Chennai: Anup Malani, professor at the University of Chicago Law School and the university's Pritzker School of Medicine, is a visiting senior fellow at IDFC Institute, an economic development-focused think-tank in Mumbai. Malani conducts research in law and economics, development economics and health economics, and has been leading a series of COVID-19 sero-surveys in cities and states across India with IDFC.
Based on seroprevalence data, IDFC has advised state governments on policy to control the spread of the disease, and now on vaccine allocations. He spoke to Rukmini S. about innovations in collecting COVID-19 data in India, the limits of sero-surveys, and how herd immunity thresholds for the disease can change.
It became evident quite early that sero-surveys were going to be very important in understanding the COVID-19 pandemic. How was IDFC able to pull off multiple sero-surveys across the country? What were the logistics of that like?
The first thing I want to say is India is actually remarkable. If you were to list countries by the number of COVID-19 sero-surveys or population-level surveys that they did, India would be close to the top of that list. If you adjust that list by income and healthcare capacity, I think India probably outperformed most governments, other than some in East Asia perhaps. A lot of different organisations have done many sero-surveys in India. And it doesn't stop there. There are also prevalence surveys, a lot of scientific research, surveys of what's happening to incomes. It's remarkable. After we finish blaming a bunch of people, we should just say there are ways in which India was quite successful.
Importantly, IDFC realised the need to work with governments, to adapt to the circumstances, and that speed was key. We immediately identified state governments that were willing to allow or undertake COVID-19 sero-surveys for their particular public policy needs. If there were specific questions that government officials had, the sero-survey would be tailored around that. IDFC worked to get funding for these through non-profits or NGOs in India, or sometimes directly from the government, because we had to come together to assemble a sort of private task force to help the government respond once the lockdown was declared.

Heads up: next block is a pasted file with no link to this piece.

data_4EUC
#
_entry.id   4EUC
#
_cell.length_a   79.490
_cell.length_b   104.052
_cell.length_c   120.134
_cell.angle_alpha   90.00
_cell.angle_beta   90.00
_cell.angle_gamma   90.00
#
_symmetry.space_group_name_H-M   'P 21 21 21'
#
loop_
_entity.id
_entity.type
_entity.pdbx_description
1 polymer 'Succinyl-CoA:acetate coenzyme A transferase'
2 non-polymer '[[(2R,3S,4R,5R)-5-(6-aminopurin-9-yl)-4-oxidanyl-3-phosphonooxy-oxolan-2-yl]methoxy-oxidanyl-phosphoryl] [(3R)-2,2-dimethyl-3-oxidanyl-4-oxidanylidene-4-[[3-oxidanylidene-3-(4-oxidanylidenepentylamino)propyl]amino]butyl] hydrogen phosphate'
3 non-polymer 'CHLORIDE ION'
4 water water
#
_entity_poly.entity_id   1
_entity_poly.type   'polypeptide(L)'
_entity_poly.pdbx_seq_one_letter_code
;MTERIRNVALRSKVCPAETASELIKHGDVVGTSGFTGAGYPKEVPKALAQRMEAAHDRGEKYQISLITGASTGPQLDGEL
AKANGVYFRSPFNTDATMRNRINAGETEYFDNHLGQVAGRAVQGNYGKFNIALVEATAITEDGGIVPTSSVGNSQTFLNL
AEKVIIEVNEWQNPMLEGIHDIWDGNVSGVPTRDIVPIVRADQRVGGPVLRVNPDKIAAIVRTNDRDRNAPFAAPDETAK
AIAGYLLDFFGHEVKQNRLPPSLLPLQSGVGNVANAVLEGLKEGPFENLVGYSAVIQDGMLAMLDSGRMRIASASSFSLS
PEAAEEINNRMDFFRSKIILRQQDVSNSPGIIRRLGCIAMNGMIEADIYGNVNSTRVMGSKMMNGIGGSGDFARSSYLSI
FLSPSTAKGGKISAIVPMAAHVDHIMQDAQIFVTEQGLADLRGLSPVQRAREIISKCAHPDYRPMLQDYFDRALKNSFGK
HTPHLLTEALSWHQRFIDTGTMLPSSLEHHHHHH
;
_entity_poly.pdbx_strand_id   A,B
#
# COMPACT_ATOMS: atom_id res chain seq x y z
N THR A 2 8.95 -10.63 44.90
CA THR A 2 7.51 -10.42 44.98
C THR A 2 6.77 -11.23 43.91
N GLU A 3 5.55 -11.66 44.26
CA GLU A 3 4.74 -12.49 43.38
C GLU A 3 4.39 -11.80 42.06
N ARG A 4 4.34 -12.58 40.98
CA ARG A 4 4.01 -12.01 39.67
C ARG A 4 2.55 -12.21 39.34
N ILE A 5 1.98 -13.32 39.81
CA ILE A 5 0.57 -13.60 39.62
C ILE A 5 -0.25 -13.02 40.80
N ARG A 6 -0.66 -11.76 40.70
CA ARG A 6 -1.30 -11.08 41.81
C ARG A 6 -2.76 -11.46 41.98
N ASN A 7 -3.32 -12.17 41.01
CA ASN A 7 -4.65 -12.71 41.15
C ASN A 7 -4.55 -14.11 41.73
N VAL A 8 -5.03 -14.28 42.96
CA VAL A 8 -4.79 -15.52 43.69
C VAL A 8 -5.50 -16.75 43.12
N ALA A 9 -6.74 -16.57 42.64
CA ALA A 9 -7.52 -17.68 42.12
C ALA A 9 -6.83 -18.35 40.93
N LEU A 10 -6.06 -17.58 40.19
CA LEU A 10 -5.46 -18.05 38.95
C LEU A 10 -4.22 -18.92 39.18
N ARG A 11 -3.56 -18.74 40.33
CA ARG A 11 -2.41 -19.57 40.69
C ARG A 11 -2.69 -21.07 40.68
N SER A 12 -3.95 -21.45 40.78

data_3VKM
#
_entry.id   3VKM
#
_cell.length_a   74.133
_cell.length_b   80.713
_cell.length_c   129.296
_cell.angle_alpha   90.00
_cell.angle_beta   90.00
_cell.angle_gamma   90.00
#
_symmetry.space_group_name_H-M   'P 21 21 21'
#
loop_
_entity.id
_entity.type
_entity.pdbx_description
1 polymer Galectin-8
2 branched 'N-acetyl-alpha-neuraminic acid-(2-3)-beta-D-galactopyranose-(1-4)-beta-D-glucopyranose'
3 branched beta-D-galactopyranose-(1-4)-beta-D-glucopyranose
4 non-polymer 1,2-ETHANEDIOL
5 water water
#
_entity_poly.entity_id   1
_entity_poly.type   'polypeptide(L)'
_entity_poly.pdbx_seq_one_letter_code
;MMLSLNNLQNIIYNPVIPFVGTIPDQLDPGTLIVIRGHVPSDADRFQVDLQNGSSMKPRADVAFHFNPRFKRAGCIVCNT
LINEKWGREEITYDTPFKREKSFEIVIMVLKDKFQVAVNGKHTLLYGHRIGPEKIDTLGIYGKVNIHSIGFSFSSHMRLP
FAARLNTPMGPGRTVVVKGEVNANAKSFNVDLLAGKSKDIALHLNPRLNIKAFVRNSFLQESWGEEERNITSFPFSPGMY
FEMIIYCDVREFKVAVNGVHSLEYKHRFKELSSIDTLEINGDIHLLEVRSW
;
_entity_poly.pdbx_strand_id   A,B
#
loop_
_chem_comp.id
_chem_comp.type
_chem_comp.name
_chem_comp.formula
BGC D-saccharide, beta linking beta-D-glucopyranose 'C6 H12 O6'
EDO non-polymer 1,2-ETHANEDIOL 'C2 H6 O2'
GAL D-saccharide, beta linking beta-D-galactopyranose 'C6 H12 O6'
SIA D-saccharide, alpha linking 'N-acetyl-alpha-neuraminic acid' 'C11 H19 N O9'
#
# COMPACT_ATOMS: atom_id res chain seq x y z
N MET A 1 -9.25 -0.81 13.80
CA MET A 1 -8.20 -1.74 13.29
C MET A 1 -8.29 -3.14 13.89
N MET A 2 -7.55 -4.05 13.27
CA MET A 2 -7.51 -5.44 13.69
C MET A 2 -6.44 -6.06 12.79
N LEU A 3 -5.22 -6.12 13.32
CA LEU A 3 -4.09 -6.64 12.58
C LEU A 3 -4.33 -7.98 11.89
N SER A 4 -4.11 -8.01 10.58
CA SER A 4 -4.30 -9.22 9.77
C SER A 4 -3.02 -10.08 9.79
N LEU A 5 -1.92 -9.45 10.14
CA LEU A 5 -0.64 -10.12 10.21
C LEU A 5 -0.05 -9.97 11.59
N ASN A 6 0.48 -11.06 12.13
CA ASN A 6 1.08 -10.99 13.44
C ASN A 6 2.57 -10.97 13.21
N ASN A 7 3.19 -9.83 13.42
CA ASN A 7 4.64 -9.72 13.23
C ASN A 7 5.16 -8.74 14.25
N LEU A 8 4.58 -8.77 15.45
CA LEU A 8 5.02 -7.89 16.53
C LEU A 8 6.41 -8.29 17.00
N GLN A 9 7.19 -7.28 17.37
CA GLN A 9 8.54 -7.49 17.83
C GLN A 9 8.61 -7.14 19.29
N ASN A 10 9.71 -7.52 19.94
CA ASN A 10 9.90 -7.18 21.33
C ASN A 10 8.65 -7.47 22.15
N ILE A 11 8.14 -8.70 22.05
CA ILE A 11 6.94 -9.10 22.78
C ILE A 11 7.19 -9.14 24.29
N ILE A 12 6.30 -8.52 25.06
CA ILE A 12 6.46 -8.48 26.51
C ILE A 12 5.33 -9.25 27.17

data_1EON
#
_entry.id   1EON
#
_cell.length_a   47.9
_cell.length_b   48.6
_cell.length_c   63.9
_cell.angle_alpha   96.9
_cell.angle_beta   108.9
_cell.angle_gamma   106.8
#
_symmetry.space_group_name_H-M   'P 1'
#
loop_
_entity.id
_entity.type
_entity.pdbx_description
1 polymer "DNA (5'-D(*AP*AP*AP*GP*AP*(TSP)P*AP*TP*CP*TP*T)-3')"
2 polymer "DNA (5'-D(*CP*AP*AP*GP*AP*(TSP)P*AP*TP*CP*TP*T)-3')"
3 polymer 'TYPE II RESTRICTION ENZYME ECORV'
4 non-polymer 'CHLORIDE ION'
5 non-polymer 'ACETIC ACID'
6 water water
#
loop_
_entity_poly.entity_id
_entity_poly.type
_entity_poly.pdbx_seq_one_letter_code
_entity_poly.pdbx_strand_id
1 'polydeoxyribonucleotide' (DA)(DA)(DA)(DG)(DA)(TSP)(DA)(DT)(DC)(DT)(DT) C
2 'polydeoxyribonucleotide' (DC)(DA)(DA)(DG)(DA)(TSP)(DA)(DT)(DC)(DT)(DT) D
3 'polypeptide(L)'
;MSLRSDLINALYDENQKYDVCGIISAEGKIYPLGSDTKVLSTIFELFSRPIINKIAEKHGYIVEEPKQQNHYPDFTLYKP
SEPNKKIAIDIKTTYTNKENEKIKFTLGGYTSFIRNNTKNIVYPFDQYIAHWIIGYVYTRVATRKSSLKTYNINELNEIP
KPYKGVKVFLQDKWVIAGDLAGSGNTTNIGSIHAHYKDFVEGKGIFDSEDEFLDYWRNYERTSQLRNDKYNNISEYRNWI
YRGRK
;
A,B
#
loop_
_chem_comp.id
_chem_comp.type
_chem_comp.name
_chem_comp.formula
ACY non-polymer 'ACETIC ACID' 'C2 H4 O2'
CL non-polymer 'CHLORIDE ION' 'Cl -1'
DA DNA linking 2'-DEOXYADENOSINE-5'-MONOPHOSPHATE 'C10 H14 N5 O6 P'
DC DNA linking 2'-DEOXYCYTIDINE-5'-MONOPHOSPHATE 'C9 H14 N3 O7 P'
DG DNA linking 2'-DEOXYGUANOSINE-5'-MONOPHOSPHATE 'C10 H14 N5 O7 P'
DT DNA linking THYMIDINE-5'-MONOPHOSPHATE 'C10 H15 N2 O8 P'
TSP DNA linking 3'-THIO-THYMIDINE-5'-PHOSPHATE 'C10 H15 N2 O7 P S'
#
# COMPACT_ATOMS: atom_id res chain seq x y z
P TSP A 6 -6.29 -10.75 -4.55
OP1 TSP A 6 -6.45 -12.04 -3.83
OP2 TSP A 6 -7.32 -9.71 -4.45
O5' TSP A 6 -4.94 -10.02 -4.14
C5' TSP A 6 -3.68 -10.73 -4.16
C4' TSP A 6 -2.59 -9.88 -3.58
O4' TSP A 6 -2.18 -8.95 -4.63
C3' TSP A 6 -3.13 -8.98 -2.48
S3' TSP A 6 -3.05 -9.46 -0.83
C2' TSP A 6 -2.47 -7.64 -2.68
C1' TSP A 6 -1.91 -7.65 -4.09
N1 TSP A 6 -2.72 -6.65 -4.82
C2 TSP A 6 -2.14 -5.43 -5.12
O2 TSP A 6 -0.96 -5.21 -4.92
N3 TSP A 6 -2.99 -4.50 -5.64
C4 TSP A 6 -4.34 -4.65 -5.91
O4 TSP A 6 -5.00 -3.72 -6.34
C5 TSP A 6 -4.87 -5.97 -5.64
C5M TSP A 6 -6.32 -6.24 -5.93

For example, in Mumbai, we were able to work directly with the municipal corporation to get approvals and support. We worked with the public Kasturba Gandhi Hospital and Tata Institute of Fundamental Research to get together the scientists needed to implement the sero-survey, and worked on the survey design with them, because we knew that slums were going to be particularly at-risk. In Pune, [the local administration] did the sero-survey independently, and very quickly. We've also been working with the Andhra Pradesh government, but even before that, they did a rural and urban sero-survey of four districts. Around that time, Bihar was also doing random testing of returning migrants; not antibody tests but RT-PCR. Then in Karnataka, [former health commissioner] Pankaj Pandey and others in the health ministry were open to doing a statewide COVID-19 survey that would really give us a sense of what was going on in rural areas. IDFC also collaborated with the Centre for Monitoring Indian Economy (CMIE), which provided the Karnataka sample, and a number of local laboratories. Once we had those two successes [in Karnataka and Mumbai], we got more requests from state governments, as in Tamil Nadu and the repeat survey in Mumbai.
IDFC plugged all these pieces of information together, correlating official data with seroprevalence, to be able to advise states on how to go about suppressing the spread of COVID-19. Now, we're advising on vaccine allocations, again using the seroprevalence route. We're not just gathering data, but trying to guide policy based on that data.
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